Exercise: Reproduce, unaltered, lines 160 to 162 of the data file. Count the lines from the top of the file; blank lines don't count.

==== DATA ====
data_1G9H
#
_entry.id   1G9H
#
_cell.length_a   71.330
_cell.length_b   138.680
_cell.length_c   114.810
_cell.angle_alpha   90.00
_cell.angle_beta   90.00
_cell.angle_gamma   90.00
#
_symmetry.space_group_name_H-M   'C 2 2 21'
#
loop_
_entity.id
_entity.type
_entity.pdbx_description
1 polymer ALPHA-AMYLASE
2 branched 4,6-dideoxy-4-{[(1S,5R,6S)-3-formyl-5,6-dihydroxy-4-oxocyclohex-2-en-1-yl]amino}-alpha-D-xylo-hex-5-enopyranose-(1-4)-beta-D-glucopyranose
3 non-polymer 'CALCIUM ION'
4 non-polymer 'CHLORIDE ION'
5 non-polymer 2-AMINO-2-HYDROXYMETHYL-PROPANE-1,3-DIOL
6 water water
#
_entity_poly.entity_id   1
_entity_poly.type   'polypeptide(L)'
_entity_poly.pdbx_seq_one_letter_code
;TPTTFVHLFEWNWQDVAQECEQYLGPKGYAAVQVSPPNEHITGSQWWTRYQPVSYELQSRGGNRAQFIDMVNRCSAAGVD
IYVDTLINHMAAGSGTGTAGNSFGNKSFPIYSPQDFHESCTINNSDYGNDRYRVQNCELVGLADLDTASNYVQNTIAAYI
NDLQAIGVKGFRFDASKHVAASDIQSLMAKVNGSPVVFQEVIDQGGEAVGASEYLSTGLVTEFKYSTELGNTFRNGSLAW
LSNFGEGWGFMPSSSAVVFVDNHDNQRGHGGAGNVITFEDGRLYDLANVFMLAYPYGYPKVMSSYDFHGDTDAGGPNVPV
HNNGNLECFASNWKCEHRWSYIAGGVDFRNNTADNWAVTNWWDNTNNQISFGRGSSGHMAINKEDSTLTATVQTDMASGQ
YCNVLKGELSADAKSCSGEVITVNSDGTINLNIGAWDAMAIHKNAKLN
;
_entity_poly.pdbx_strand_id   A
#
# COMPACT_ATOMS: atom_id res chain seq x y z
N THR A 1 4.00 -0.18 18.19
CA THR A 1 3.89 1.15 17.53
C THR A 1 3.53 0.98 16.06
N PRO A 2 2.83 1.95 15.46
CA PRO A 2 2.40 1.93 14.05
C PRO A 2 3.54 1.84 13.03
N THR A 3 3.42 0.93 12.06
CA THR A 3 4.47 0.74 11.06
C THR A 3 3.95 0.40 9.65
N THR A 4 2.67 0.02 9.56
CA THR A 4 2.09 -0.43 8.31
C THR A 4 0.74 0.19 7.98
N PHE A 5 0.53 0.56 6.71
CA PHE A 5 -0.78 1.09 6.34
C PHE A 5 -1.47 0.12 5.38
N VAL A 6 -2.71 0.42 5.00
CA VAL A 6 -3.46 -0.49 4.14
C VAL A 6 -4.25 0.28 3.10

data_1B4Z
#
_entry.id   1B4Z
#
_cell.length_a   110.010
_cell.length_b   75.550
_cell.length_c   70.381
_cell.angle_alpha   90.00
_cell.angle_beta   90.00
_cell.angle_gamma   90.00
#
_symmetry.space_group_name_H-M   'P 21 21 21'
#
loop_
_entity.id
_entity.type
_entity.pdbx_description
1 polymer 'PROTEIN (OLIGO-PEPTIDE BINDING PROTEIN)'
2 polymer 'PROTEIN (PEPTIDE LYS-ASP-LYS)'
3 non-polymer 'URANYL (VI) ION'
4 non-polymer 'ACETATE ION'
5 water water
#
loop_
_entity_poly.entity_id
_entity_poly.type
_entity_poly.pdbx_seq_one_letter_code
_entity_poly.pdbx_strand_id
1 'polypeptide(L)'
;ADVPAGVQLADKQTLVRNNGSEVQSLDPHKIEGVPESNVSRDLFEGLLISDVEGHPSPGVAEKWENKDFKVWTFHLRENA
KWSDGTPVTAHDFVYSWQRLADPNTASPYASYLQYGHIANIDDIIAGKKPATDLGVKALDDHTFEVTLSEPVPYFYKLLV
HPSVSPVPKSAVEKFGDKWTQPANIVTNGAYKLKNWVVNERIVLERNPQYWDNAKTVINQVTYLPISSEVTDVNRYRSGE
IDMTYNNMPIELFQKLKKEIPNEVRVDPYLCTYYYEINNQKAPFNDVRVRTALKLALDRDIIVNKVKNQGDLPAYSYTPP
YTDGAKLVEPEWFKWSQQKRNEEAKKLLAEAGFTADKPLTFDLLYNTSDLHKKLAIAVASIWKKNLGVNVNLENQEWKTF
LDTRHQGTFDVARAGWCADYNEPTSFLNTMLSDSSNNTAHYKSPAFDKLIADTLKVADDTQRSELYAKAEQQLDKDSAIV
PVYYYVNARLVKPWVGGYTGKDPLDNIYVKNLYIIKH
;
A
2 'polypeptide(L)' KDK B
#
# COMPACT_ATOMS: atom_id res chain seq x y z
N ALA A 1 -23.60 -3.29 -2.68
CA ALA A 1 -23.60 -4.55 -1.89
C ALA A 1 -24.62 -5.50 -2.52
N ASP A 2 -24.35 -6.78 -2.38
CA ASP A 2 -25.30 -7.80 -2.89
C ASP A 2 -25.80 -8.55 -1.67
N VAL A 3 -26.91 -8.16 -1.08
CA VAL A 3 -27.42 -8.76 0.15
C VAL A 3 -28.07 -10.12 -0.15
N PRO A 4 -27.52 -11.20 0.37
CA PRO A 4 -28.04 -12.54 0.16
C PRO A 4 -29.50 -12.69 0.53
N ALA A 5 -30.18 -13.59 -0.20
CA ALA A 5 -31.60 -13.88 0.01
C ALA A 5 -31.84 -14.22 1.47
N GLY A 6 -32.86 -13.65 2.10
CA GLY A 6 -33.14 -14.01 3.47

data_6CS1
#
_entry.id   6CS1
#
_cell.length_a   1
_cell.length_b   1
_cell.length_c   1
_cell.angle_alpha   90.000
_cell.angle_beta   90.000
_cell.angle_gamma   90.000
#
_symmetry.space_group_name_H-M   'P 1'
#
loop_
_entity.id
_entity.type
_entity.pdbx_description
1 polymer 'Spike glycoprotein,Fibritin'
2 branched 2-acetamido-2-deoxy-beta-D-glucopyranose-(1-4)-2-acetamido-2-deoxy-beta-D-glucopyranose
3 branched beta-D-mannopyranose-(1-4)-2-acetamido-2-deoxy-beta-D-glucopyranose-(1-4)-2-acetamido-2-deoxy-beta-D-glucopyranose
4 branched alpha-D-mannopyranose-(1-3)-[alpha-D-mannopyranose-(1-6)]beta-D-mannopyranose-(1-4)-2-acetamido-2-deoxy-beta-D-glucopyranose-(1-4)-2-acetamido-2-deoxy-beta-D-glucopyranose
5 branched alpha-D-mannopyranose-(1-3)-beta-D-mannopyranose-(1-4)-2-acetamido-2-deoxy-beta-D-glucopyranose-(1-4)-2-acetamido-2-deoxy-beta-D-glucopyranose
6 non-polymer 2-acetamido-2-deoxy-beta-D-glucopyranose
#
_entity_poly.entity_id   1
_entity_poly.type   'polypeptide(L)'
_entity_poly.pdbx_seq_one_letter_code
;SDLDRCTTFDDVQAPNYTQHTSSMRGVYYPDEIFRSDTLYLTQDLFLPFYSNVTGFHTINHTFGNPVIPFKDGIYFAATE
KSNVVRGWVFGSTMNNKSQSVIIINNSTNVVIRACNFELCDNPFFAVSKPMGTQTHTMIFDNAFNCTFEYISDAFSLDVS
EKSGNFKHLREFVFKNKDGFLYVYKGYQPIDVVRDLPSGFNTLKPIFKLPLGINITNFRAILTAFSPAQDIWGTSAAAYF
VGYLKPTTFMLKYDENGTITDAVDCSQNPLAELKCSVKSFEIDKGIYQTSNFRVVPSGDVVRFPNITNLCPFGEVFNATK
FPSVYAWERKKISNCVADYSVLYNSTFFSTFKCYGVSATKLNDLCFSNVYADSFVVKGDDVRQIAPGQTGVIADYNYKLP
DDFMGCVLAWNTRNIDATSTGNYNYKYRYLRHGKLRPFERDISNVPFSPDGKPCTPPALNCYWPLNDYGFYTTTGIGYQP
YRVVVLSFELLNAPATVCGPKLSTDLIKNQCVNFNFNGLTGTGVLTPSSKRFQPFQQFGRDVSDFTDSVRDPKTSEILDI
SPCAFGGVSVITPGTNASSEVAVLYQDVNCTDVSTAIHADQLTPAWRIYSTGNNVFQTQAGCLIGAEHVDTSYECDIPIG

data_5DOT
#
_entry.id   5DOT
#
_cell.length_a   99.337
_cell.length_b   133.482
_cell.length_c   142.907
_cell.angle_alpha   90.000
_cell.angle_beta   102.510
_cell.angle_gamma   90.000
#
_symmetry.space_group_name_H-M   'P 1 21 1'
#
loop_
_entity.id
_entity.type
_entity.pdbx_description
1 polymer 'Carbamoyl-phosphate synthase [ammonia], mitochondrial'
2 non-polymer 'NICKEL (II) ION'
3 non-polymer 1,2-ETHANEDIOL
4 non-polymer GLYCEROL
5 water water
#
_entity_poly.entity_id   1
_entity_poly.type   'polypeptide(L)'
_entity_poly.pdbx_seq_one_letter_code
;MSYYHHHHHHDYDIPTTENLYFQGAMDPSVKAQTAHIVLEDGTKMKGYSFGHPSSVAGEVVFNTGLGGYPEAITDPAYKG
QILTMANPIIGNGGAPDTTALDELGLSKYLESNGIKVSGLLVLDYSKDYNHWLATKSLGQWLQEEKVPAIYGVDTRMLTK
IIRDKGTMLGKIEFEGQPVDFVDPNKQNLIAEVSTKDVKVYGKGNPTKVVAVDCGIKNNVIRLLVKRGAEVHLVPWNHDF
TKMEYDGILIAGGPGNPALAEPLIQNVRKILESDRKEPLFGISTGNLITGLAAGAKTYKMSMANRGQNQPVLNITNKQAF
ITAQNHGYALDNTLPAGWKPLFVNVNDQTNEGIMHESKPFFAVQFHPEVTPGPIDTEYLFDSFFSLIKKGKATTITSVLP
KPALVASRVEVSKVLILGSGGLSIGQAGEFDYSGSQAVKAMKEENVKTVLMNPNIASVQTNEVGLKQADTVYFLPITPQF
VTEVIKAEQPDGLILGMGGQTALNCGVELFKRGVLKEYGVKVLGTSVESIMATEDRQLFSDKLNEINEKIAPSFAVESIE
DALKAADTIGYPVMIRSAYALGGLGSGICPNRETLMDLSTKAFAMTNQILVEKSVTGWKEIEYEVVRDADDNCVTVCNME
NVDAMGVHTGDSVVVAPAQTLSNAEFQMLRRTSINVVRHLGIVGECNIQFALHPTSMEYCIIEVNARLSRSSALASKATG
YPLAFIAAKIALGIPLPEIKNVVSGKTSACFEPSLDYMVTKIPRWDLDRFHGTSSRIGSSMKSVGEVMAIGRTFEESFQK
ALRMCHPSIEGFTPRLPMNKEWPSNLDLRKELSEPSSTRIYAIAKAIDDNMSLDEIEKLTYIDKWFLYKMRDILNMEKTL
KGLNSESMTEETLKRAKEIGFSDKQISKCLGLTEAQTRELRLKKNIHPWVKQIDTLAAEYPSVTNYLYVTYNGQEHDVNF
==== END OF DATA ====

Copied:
_symmetry.space_group_name_H-M   'P 1 21 1'
#
loop_